In May 2012 a new law passed in Ohio changed how dogs are classified as vicious dogs. Before the law pit bull type dogs were automatically classified as inherently dangerous, regardless of their behavior or temperament. Most animal scientists have debunked the myth that pit bull type dogs are inherently dangerous, and that vicious dogs is a matter of nurture, not nature. The new law reflects this view. Under the new law the state no longer defines a vicious dog by breed but dogs are classified vicious based on past behavior.
The new law outlines three categories of problematic dogs: nuisance, dangerous and vicious. A dog can only be labeled vicious if it seriously injures or kills a human. Dogs earn the label dangerous is they bite a person, kill or injure another animal or are found running loose on at least 3 occasions. Dogs that chase or attempt to bite a person fall into the nuisance category. These are the guidelines for the classifications, there is an exception for when a person is attacked after attempting to trespass or commit a crime on the dog owner’s property.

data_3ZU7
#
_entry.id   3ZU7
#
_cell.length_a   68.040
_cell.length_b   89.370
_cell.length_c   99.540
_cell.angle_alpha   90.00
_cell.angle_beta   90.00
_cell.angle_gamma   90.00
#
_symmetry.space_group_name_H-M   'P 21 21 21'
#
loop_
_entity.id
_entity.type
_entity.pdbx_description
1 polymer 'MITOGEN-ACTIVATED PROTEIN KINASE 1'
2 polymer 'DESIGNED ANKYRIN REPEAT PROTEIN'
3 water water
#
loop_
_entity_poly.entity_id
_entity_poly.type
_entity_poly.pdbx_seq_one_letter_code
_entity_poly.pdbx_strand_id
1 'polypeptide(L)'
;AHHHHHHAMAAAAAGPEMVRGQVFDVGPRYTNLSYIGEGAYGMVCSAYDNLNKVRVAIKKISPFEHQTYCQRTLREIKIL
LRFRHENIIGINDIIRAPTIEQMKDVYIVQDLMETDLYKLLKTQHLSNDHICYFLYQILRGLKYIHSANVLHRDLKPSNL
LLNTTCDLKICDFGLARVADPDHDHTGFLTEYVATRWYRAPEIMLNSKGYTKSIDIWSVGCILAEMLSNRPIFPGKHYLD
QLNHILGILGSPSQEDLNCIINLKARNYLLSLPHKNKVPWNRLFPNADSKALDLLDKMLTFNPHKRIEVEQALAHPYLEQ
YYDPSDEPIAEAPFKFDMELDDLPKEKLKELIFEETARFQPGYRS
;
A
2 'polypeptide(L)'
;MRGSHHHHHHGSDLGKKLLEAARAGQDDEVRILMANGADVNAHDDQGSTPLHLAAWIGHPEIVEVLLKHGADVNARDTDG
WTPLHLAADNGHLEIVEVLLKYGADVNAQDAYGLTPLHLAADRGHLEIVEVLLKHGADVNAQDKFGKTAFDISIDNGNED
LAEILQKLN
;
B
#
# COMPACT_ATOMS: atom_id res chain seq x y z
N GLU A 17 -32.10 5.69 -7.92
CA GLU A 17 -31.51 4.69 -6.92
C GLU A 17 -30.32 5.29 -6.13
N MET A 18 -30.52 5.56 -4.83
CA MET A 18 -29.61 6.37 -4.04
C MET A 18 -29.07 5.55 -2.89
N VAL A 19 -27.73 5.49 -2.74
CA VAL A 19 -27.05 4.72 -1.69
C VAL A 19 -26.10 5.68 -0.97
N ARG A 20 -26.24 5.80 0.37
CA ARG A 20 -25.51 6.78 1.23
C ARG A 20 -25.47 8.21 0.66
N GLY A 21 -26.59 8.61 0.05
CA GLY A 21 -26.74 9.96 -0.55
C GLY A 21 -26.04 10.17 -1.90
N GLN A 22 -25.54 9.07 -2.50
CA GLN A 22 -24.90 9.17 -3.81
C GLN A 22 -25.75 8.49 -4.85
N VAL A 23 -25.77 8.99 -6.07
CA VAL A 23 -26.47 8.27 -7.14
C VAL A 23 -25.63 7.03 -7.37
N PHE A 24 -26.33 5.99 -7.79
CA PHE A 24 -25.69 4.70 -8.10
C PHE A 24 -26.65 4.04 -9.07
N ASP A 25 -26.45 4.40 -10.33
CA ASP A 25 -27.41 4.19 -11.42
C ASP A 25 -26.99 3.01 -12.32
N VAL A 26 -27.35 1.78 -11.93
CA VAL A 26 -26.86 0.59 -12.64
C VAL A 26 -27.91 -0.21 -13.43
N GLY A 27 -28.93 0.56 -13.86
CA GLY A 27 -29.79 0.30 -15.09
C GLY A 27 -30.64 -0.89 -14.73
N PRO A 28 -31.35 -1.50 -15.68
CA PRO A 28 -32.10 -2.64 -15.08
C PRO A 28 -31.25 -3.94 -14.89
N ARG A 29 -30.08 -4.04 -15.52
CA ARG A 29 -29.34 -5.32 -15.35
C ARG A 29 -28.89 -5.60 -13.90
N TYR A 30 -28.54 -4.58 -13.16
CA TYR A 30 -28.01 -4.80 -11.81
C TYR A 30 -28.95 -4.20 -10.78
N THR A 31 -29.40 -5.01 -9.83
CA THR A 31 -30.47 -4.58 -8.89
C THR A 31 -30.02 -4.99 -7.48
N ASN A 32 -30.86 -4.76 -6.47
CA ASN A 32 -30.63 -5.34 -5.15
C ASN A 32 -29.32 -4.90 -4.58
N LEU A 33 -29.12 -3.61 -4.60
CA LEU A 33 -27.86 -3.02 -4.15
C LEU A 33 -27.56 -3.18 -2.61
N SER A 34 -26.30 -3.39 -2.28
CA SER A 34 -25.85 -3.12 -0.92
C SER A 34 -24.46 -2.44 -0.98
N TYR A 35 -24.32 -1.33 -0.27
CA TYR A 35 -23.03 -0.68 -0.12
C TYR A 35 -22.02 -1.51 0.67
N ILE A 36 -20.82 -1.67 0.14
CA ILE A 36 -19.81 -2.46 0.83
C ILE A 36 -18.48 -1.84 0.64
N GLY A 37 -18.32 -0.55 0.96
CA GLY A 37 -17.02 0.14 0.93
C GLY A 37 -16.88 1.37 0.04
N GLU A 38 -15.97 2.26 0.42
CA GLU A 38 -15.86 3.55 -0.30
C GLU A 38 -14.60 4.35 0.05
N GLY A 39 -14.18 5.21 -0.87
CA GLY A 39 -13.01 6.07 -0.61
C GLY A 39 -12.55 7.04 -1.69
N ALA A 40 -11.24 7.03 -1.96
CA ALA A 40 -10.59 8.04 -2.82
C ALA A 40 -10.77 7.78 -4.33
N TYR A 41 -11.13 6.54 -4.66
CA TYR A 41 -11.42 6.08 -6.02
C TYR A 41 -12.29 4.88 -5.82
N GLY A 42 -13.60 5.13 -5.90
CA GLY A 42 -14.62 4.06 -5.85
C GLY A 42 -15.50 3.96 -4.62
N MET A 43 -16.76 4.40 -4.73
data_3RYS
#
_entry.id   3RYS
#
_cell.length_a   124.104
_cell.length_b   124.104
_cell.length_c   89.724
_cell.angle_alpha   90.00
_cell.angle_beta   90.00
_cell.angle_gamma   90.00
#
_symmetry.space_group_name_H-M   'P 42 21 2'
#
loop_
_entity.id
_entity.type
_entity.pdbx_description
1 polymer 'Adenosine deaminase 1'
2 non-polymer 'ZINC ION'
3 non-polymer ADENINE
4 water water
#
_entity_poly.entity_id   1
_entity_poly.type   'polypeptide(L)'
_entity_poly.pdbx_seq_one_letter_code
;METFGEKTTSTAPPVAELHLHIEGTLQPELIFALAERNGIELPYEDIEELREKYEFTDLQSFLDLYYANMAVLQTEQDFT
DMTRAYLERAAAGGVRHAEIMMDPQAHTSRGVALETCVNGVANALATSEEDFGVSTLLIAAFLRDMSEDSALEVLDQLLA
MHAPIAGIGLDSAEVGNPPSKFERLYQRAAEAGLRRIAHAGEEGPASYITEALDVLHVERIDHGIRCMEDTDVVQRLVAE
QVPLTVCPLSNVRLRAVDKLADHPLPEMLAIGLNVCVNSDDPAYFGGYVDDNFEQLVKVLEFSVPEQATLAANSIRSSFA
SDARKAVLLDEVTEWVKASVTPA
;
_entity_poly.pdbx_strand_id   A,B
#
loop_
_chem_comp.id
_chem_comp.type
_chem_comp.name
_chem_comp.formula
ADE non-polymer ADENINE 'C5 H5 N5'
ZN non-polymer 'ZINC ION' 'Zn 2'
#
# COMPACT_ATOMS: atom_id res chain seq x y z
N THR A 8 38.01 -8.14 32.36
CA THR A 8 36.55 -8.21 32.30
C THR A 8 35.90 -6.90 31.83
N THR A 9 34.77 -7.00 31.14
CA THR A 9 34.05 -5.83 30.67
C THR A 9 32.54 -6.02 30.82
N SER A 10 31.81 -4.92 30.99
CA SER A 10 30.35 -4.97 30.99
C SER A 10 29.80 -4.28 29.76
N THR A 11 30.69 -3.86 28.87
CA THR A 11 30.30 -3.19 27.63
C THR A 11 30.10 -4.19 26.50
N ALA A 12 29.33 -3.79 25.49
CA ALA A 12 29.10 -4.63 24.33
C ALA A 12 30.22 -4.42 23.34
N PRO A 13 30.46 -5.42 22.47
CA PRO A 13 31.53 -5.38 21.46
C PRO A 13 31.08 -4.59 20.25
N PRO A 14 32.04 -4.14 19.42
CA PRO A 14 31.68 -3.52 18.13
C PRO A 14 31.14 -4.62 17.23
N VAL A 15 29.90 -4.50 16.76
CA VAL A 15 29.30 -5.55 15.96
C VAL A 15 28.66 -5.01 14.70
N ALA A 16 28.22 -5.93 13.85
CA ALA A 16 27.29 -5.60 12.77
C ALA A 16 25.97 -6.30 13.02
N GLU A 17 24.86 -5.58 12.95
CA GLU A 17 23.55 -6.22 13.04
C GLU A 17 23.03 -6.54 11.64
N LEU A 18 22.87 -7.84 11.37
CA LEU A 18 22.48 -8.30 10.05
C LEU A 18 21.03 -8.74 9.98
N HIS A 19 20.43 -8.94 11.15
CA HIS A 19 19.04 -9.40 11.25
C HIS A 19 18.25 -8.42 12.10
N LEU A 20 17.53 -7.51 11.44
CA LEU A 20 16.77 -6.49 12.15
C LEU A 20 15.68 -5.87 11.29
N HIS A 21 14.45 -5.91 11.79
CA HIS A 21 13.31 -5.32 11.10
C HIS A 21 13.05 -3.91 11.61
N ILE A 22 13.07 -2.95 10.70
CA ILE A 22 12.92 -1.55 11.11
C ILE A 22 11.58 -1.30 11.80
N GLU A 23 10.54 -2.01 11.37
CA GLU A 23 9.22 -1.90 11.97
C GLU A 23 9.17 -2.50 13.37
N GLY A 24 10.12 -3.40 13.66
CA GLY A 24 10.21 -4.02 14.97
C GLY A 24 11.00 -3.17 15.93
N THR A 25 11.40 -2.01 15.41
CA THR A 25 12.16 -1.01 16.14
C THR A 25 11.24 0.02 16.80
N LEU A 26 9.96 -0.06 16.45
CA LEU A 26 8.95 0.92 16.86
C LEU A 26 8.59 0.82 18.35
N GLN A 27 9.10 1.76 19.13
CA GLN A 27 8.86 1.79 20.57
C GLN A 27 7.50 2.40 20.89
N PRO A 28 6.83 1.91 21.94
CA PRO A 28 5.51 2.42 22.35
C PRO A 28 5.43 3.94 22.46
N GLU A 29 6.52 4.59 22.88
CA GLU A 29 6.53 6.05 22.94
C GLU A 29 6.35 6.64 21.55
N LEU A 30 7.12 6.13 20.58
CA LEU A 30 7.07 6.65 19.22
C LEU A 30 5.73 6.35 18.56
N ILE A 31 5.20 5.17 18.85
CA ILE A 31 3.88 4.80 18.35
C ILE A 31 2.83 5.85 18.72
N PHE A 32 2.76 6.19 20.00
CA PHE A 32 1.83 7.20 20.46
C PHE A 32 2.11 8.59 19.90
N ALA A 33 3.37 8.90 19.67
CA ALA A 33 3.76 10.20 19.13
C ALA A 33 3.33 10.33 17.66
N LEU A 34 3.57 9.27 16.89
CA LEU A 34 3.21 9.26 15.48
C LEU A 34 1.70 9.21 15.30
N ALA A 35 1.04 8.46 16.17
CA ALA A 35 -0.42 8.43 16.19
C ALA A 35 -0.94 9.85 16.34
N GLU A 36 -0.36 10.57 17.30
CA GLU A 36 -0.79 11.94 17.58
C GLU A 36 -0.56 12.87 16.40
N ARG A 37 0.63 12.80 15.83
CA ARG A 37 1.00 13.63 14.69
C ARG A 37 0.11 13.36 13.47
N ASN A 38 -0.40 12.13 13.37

The law also designates actions the owners must take if their dog qualifies into one of the three categories. Nuisance dog owners may be ordered to get training and can be charged with misdemeanor offenses. Dangerous dog owners and vicious dog owners must keep their dogs inside or in an enclosed yard. They must also post warning signs. When taking a dangerous or vicious dog out in public the owners must keep their dog on a leash no longer than six feet and keep the dog muzzled at all times. In very serious cases an owner may be forced to euthanize a vicious dog. Finally owners of dangerous and vicious dogs are required to carry at least $100,000 in liability insurance in case of dog bite lawsuits.